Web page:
Is your dog pregnant? It's important that you give her the special care she needs during her pregnancy. There are several ways you can prepare for her labor and delivery, also called whelping. As the time draws near for her to deliver those puppies, take some time to learn now so you'll be ready for the big day.
Care During Pregnancy
If you think or know your dog is pregnant, visit your veterinarian to discuss her needs. A dog's pregnancy in dogs is about 63 days long (approximately nine weeks). While you are waiting for the big day to come, it's important that you take good care of your pregnant dog. Here are some things to remember:
Pregnant dogs need more calories and nutrients while they are pregnant. It is best to feed your pregnant dog food that has been formulated for growth according to AAFCO requirements. Usually, this means feeding puppy food. By the time she is halfway through her pregnancy, your dog will require roughly twice the calorie intake that she needed before pregnancy. She should continue to eat this diet while she is nursing her puppies.
In general, your dog will not need any special vitamins or supplements while she is pregnant as long as she is getting the proper diet. However, your veterinarian will make recommendations based on your dog's individual needs.
Your dog will likely need to see the vet a couple of times during her pregnancy. An ultrasound and or blood test can be done as early as 21 days into pregnancy to confirm it. Around 45 days into the pregnancy, your vet can take x-rays to determine the number and size of the pups. Note: your dog should not be vaccinated during her pregnancy.
If your dog experiences vaginal bleeding or discharge during her pregnancy, you should contact your vet for advice. If you notice any signs of illness while your dog is pregnant, do not wait to bring her to the vet. Things that can normally wait a few days might be more serious in a pregnant dog. Complications can cause harm to the puppies and the mother dog.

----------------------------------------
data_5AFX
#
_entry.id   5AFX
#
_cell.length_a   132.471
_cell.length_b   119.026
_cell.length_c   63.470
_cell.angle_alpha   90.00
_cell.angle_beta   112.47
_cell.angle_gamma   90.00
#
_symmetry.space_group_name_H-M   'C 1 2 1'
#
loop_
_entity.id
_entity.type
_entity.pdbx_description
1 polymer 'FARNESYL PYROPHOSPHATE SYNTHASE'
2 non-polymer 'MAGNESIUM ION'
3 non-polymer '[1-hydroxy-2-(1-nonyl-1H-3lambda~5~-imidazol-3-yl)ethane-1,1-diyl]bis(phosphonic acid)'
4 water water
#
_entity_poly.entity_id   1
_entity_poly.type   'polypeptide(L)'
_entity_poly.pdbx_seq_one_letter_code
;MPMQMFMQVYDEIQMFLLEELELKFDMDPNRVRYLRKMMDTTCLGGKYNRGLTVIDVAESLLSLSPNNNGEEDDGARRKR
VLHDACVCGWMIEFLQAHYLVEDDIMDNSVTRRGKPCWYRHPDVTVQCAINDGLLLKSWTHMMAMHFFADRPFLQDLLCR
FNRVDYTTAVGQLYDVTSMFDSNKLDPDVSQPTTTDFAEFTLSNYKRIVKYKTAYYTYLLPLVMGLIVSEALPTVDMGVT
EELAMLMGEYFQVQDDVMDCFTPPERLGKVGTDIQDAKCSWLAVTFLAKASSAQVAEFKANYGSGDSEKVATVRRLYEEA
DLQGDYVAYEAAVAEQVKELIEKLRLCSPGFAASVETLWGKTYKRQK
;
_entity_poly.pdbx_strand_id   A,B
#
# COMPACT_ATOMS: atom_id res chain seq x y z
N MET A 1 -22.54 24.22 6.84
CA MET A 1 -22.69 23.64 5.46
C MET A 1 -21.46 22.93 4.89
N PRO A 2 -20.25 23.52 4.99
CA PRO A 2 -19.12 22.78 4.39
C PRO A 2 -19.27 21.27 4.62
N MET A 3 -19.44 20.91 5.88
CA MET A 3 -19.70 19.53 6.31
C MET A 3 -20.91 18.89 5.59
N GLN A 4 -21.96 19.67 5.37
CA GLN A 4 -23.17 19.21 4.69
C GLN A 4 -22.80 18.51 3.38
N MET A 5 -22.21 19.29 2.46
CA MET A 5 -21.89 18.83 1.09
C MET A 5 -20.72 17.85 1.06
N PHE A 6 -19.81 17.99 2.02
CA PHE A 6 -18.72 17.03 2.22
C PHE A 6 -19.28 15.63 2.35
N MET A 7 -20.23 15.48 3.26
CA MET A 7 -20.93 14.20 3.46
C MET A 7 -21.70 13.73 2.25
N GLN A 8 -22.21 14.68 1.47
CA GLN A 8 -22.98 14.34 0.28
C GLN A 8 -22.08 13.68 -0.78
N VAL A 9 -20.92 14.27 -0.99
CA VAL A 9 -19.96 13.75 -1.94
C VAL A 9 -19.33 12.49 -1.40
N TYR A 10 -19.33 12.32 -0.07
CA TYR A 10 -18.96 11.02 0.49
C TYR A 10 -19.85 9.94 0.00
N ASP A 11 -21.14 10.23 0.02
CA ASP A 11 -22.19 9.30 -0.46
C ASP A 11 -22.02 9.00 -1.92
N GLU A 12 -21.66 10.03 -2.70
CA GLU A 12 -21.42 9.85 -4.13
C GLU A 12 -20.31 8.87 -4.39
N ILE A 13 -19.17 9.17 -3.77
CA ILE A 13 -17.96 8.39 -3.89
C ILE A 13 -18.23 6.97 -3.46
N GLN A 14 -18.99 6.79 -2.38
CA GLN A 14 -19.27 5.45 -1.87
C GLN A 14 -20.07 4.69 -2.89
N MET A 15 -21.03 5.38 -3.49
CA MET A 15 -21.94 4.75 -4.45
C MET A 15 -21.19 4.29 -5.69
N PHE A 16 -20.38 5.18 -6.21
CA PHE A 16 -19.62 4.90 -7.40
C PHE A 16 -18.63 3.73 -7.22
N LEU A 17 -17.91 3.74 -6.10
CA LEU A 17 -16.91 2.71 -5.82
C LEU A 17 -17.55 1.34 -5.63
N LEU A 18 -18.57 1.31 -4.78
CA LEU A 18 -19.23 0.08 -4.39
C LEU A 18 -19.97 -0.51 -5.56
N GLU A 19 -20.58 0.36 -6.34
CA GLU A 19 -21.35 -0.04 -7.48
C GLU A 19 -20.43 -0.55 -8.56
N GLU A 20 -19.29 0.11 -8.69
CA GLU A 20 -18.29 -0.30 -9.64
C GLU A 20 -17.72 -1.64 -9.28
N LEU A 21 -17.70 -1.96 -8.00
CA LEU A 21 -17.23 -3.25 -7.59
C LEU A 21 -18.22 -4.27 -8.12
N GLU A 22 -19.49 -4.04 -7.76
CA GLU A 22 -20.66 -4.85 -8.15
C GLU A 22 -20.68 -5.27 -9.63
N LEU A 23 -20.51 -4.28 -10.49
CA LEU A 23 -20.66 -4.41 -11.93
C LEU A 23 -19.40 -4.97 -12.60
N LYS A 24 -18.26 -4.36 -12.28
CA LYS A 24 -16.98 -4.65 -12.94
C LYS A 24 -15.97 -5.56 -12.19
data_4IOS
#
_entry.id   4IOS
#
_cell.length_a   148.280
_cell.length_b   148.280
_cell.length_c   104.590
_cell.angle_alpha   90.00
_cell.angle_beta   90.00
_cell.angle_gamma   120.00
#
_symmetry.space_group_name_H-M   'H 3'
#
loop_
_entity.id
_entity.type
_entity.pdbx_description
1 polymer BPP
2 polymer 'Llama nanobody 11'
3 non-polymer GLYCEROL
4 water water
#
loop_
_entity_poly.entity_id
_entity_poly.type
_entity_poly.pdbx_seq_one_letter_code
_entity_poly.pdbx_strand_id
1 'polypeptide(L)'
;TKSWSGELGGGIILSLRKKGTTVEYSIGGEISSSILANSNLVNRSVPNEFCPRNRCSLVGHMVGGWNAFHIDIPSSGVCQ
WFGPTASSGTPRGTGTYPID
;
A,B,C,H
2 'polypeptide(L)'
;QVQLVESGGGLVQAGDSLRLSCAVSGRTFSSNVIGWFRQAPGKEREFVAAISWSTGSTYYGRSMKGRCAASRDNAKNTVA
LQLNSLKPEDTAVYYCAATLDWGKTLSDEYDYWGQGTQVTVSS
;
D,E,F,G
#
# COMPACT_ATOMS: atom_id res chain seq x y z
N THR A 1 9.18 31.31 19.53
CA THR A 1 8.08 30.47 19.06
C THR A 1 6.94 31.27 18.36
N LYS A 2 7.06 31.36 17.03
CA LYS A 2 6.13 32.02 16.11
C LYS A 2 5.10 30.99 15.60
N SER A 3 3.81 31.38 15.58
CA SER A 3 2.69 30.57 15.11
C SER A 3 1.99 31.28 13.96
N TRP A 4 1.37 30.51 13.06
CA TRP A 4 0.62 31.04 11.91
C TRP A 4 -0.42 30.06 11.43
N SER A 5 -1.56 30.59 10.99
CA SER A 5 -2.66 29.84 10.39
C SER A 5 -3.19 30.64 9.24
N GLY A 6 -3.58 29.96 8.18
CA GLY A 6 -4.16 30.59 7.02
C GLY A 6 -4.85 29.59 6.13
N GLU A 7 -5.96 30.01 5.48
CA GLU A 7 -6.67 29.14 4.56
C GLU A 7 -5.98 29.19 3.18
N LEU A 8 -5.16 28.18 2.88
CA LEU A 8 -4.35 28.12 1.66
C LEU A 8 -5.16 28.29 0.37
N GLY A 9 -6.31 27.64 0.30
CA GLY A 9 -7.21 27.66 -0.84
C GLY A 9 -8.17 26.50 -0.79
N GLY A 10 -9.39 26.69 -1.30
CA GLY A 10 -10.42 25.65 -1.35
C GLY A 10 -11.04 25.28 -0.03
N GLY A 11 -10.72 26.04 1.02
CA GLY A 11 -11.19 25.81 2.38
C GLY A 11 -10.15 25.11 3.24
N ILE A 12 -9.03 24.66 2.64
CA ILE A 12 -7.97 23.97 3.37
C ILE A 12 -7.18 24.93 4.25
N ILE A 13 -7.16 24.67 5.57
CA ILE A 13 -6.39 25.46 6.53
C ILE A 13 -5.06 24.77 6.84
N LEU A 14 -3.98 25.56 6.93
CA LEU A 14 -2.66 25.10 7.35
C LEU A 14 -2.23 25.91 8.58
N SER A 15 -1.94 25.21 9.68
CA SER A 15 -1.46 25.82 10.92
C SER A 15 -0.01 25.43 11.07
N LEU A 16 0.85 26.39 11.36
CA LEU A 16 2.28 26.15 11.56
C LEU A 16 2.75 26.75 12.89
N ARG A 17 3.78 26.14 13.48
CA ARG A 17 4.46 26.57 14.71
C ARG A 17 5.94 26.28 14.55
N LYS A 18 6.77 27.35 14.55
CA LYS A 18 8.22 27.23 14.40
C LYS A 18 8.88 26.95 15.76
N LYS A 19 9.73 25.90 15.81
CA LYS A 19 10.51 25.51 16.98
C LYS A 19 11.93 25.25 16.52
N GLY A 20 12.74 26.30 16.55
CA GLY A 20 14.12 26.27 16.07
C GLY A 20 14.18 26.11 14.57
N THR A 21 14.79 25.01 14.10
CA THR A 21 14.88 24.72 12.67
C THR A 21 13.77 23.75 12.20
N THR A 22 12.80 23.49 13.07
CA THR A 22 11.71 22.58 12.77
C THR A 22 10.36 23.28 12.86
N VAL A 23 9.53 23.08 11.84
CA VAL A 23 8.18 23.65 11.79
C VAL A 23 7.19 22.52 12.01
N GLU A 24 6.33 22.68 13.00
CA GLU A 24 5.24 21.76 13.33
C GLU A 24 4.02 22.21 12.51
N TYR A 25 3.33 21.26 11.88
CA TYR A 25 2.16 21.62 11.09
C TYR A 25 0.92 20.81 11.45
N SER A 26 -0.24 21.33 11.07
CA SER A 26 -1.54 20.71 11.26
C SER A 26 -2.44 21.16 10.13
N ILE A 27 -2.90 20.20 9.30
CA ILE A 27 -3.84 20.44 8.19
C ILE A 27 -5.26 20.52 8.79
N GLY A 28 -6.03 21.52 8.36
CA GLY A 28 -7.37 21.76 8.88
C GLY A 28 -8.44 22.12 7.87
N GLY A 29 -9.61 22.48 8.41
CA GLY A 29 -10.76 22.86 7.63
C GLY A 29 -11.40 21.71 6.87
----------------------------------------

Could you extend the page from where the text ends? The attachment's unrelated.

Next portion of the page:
Your dog can still exercise during most of her pregnancy, but should not do any strenuous or stressful activities after 4-6 weeks into the pregnancy. It is best to limit exercise to gentle walks towards the last half of the term.
Always contact your veterinarian if you have any questions or concerns about your dog's health.
Preparations for Birth
Once you know your dog is pregnant, you should talk to your veterinarian to learn what to expect and what supplies are needed. It is also a good idea to talk to an experienced dog breeder about what to expect. Breeders often have great advice about the tools of the trade and how to deal with common issues.
- Whelping box or, instead of a whelping box, you may opt to set up some simple bedding (not too plush) in an exercise pen, such as this one.
- Whelping pads (to place in whelping box)
As an alternative to purchasing a pre-made whelping kit, you can make your own whelping kit with the following:
- Digital thermometer
- Absorbent disposable pads
- Disposable exam gloves
- Aspiration bulb
- Locking hemostats
- Surgical scissors with blunt tips (stainless steel)
- Hand towels and washcloths
- Antiseptic (iodine/betadine)
- Rubbing alcohol
Consider having a dog first aid kit handy in case you need it. Keep your veterinarian's contact information close by in case you need to call. You may also want the local emergency vet's number in case this all happens in the middle of the night.
Helping During Birth
Fortunately, most dogs don't need too much help with whelping as long as there are no complications. Her instincts will guide her, but your assistance can help keep her and the puppies safe and comfortable. The best thing you can do is to have your supplies ready before the big day. When she goes into labor, your main job is to watch and wait. Learn what to expect during whelping so you will know when to step in and help your dog and her puppies.